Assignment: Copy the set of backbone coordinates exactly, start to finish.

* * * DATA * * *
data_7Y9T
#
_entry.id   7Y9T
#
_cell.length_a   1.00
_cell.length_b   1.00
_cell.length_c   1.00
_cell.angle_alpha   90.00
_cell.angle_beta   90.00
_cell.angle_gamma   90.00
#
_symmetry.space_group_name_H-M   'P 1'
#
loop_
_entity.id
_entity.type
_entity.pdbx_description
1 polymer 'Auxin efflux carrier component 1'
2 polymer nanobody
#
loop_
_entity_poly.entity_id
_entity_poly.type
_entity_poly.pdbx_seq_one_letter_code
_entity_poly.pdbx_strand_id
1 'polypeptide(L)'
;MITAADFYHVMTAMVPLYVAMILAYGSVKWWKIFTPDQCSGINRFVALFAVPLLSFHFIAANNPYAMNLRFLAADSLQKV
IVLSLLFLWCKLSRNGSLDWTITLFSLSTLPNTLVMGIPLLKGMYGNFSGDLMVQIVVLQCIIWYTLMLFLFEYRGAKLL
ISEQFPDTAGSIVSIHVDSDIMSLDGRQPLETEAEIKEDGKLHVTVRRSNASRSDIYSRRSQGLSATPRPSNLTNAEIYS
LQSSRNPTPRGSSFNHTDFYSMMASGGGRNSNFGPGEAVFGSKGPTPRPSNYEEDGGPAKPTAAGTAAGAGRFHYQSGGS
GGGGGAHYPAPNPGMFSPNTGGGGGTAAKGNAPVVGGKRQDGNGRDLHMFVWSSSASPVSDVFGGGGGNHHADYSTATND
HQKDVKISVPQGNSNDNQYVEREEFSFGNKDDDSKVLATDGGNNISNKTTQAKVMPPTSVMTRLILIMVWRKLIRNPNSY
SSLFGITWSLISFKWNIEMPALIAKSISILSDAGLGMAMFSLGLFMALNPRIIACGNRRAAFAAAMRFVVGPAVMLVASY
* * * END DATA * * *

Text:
data_7Y9T
#
_entry.id   7Y9T
#
_cell.length_a   1.00
_cell.length_b   1.00
_cell.length_c   1.00
_cell.angle_alpha   90.00
_cell.angle_beta   90.00
_cell.angle_gamma   90.00
#
_symmetry.space_group_name_H-M   'P 1'
#
loop_
_entity.id
_entity.type
_entity.pdbx_description
1 polymer 'Auxin efflux carrier component 1'
2 polymer nanobody
#
loop_
_entity_poly.entity_id
_entity_poly.type
_entity_poly.pdbx_seq_one_letter_code
_entity_poly.pdbx_strand_id
1 'polypeptide(L)'
;MITAADFYHVMTAMVPLYVAMILAYGSVKWWKIFTPDQCSGINRFVALFAVPLLSFHFIAANNPYAMNLRFLAADSLQKV
IVLSLLFLWCKLSRNGSLDWTITLFSLSTLPNTLVMGIPLLKGMYGNFSGDLMVQIVVLQCIIWYTLMLFLFEYRGAKLL
ISEQFPDTAGSIVSIHVDSDIMSLDGRQPLETEAEIKEDGKLHVTVRRSNASRSDIYSRRSQGLSATPRPSNLTNAEIYS
LQSSRNPTPRGSSFNHTDFYSMMASGGGRNSNFGPGEAVFGSKGPTPRPSNYEEDGGPAKPTAAGTAAGAGRFHYQSGGS
GGGGGAHYPAPNPGMFSPNTGGGGGTAAKGNAPVVGGKRQDGNGRDLHMFVWSSSASPVSDVFGGGGGNHHADYSTATND
HQKDVKISVPQGNSNDNQYVEREEFSFGNKDDDSKVLATDGGNNISNKTTQAKVMPPTSVMTRLILIMVWRKLIRNPNSY
SSLFGITWSLISFKWNIEMPALIAKSISILSDAGLGMAMFSLGLFMALNPRIIACGNRRAAFAAAMRFVVGPAVMLVASY